A 14-year-old Haifa girl who had her tongue and her nipple pierced without her parents' knowledge and suffered injuries as a result is now suing the man who did the piercing and the mall the shop was in.
By law, piercings on an individual under the age of 16 require parental permission.
According to the suit, filed recently in the Haifa Magistrate's Court by attorney Gil Goldraich, last year the teen was walking around the Haifa Mall with a friend, and the pair entered the shop where the piercing took place. The shop has since closed. A man working in the shop allegedly suggested to the girl that she have her nipples pierced.
According to the suit, the man took her to a room where he instructed her to remove her blouse, and proceeded to pierce her left nipple. He then advised her not to tell any adults about the piercing, mainly because they "don't understand anything."
The suit also alleges that the piercing was done without proper disinfectants and other safety measures.
Later, the girl developed pain and swelling in the area, but she did not tell her parents.
A few months later, during another visit to the mall, the same man suggested he pierce her tongue, and she agreed. A few days later her tongue began to swell and produce pus.
Frightened, she admitted to her mother what had been done, and they sought medical attention.
The girl now suffers from a scar and lack of sensation in her nipple and her tongue.
"Many minors get piercings that their parents know nothing about and do not check for, especially on parts of the children's bodies that are concealed. Therefore it is a matter of public interest to root out this phenomenon, and the only way is to sue these businesses that care nothing for the law," Goldraich said.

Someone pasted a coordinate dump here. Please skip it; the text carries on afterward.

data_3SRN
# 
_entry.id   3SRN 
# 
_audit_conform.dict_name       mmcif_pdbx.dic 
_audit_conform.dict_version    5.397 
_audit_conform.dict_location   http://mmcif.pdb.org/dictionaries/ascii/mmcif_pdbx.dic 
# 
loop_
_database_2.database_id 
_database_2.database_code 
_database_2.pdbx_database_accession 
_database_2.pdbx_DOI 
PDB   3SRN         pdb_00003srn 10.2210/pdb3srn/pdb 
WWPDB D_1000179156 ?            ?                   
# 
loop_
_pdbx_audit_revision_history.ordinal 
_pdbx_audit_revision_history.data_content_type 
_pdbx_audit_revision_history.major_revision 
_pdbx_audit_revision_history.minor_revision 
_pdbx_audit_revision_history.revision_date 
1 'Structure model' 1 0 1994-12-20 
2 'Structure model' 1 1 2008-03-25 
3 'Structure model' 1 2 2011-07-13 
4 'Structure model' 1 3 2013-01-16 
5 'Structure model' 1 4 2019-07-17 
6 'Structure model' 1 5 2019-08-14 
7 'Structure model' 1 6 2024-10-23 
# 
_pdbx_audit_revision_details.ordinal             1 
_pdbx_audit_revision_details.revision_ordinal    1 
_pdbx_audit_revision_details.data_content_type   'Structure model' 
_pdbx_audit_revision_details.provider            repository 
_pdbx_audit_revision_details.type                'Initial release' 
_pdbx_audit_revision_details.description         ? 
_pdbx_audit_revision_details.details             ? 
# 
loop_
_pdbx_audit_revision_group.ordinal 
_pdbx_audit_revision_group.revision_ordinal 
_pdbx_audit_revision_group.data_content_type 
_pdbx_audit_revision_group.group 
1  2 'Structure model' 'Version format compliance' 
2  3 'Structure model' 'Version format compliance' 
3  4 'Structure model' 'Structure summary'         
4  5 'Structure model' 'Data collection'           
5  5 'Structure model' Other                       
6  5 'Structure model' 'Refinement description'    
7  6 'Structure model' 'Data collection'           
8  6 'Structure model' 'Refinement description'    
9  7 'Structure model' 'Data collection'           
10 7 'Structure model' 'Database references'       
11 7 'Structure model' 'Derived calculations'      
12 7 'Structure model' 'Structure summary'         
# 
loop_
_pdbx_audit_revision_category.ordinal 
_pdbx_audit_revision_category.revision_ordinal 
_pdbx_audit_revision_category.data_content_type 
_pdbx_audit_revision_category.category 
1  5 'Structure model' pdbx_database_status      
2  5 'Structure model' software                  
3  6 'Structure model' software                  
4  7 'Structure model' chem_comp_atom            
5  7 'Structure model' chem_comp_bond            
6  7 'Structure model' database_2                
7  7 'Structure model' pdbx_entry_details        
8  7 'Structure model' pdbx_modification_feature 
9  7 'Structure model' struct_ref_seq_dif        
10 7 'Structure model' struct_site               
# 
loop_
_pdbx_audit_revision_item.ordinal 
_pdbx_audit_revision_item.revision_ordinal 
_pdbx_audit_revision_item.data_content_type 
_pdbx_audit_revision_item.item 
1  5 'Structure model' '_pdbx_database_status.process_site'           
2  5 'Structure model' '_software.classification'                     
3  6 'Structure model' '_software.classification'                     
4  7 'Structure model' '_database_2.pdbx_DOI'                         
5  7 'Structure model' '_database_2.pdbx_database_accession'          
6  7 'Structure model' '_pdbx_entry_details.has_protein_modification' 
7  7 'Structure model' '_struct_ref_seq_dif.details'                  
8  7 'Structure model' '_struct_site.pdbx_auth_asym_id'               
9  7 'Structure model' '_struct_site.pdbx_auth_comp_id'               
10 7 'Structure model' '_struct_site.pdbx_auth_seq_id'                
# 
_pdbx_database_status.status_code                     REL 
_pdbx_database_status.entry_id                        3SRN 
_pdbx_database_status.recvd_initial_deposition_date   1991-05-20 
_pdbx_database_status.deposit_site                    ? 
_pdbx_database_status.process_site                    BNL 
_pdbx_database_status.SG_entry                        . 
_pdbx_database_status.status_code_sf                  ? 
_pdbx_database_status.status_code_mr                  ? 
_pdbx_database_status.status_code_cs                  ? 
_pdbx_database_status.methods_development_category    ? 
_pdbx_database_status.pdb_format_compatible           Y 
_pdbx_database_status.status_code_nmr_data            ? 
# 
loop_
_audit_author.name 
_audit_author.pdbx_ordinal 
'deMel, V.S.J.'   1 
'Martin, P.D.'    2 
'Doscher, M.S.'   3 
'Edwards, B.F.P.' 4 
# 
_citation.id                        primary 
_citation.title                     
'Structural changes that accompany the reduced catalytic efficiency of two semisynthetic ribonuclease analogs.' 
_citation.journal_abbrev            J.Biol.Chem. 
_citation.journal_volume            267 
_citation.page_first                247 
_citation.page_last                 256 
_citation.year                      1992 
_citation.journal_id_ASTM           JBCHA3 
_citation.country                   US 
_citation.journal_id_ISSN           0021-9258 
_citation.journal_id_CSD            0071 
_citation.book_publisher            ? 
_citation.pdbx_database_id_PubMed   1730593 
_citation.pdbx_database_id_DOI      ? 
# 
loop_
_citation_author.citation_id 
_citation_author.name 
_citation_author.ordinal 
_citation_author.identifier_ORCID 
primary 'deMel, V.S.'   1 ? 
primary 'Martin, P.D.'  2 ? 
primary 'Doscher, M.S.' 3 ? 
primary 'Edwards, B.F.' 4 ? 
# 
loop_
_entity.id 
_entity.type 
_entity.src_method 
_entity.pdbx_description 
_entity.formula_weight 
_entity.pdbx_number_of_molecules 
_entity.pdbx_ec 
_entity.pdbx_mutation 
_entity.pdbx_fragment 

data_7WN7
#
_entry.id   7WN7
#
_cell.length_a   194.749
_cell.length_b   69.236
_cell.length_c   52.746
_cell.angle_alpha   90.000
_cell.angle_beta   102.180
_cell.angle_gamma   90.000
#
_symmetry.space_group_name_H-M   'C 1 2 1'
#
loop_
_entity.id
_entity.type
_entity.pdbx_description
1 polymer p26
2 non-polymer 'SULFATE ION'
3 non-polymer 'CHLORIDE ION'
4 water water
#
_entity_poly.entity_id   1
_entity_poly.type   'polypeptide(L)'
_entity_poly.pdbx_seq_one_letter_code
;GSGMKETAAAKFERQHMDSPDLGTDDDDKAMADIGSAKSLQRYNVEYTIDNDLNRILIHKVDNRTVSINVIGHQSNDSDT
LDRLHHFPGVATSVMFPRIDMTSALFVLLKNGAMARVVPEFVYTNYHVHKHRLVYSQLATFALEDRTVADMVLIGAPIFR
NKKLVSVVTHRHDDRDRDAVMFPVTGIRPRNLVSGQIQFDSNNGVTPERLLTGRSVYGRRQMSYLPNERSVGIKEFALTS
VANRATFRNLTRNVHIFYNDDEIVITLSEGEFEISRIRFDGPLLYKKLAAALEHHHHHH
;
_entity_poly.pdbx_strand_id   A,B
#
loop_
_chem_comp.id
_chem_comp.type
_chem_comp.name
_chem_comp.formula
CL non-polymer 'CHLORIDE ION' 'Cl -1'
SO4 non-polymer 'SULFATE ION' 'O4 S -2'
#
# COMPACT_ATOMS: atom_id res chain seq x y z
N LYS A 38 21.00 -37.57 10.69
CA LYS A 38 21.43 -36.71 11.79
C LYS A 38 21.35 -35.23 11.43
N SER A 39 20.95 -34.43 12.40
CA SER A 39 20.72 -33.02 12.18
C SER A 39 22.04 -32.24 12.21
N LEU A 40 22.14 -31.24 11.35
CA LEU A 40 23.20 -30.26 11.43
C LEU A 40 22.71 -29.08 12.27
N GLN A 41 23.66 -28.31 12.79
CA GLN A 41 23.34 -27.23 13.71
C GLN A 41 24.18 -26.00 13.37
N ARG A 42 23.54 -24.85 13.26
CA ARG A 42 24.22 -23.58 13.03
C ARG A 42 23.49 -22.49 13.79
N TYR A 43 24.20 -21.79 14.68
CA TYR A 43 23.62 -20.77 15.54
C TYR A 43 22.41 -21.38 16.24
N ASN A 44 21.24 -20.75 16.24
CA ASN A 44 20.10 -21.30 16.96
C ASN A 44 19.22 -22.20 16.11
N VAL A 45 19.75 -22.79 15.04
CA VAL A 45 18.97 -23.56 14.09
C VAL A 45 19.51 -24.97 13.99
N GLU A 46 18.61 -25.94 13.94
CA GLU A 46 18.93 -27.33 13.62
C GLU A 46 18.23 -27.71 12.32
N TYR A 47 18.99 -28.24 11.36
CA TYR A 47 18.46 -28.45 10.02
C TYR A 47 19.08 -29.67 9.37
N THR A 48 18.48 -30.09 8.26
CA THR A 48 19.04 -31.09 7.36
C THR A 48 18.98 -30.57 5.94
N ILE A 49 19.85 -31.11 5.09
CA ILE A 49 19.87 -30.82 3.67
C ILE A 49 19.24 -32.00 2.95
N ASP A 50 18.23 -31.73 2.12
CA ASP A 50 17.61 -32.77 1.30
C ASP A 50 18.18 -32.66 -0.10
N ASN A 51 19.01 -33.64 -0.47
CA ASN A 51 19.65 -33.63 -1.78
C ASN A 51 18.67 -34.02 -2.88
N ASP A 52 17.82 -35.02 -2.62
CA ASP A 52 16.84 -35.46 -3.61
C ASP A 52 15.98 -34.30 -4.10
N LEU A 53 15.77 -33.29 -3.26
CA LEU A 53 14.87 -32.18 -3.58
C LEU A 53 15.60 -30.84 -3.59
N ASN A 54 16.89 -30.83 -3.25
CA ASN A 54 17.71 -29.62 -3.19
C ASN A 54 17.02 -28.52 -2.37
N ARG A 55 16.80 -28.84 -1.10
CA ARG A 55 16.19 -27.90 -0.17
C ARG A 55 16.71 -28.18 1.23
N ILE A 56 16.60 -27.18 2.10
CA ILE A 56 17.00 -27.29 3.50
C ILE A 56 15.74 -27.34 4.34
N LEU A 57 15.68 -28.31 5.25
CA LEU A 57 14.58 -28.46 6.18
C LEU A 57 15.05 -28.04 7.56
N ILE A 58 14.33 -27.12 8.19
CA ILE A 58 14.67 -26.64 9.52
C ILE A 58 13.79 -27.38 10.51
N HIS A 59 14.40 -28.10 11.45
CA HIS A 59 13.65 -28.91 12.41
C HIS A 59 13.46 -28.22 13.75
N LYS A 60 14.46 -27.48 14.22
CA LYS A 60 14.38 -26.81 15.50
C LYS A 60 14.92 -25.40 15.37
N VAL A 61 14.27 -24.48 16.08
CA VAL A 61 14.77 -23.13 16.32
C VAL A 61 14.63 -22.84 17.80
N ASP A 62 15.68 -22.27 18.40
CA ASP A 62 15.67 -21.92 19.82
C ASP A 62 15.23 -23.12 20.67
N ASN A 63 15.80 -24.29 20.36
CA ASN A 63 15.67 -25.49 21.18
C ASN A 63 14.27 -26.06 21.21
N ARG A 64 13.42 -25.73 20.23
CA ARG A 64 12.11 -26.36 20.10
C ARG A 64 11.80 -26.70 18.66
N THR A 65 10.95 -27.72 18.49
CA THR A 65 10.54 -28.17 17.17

The former owner of the shop, Alon Dan, said he was unaware of the case and that there are "clear directives" that parental permission must be obtained before piercings are performed on someone under the age of 16.
"Sometimes minors come to us who say they have permission by phone of some kind, and we don't do the piercing," he said. "The parent must be present or the minor must have an identity card, which is issued at the age of 16."
Dan said the worker would have worked less and earned the same amount had he not performed the piercing, and therefore he had no reason to break the law. He said the matter would be brought up with the worker.
The management of Haifa Mall said they would respond to the suit when they received a copy of it.
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